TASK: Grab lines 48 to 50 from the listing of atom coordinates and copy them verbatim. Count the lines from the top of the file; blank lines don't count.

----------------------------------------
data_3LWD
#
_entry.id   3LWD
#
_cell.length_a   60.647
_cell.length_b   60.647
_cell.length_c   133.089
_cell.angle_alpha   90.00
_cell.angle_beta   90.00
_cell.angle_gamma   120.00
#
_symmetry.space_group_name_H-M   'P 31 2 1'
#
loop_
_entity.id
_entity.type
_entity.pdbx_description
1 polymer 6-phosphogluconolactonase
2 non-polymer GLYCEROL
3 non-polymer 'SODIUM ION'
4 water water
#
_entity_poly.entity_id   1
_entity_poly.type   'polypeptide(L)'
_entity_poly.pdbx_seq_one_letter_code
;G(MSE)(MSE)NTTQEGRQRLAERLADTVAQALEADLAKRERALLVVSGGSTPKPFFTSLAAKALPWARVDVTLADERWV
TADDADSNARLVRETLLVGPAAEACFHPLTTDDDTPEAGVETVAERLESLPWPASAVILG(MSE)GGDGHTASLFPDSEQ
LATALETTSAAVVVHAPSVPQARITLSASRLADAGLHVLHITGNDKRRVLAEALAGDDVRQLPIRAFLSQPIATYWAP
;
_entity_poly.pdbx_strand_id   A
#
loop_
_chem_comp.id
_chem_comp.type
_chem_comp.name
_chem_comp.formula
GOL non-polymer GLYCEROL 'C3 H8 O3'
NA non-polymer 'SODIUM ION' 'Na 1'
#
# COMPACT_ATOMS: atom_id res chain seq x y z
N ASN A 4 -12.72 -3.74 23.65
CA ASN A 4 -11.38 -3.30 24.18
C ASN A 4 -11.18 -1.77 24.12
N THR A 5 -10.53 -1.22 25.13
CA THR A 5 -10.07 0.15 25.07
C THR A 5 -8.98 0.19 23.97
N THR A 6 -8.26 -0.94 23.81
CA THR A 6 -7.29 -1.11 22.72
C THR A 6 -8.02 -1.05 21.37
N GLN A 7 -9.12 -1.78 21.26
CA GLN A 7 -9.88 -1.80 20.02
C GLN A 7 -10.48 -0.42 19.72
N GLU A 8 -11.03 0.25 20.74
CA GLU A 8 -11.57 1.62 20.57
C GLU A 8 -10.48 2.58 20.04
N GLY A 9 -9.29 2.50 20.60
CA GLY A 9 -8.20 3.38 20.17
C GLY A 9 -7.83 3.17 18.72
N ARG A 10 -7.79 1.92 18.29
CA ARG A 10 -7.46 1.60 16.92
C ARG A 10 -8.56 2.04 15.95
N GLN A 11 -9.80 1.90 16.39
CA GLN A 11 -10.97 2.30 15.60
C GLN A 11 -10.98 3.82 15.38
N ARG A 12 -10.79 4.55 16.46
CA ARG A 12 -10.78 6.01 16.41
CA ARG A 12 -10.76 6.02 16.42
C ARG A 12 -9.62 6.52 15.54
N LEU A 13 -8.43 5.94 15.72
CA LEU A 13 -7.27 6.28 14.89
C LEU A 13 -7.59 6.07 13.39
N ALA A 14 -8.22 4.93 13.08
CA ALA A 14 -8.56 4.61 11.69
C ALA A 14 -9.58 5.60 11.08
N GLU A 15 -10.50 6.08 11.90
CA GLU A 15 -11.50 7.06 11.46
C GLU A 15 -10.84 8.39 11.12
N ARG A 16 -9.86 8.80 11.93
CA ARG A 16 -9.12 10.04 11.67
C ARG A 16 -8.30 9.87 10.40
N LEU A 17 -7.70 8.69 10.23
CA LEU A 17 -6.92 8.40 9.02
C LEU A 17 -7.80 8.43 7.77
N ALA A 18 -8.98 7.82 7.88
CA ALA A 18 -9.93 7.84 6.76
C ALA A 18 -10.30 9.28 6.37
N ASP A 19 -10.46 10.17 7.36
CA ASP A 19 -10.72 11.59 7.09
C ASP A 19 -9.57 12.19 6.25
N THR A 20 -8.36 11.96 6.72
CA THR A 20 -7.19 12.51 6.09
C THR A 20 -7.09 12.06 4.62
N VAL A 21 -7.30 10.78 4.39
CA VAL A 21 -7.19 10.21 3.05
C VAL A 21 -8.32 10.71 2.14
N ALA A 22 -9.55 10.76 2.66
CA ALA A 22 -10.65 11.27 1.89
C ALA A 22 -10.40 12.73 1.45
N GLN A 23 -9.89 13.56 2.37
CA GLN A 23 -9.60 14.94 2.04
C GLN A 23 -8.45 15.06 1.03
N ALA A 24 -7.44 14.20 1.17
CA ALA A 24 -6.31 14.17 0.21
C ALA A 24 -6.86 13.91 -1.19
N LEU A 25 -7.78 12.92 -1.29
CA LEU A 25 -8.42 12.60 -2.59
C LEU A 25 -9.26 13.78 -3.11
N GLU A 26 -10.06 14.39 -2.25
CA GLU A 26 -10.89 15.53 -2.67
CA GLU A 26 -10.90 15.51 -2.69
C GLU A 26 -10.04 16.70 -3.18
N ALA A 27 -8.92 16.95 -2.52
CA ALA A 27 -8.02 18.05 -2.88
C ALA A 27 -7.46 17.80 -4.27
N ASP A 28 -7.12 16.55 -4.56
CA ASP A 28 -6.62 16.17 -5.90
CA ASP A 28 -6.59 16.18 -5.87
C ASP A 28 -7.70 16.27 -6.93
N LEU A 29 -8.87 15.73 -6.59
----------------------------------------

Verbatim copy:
CA THR A 6 -7.29 -1.11 22.72
C THR A 6 -8.02 -1.05 21.37
N GLN A 7 -9.12 -1.78 21.26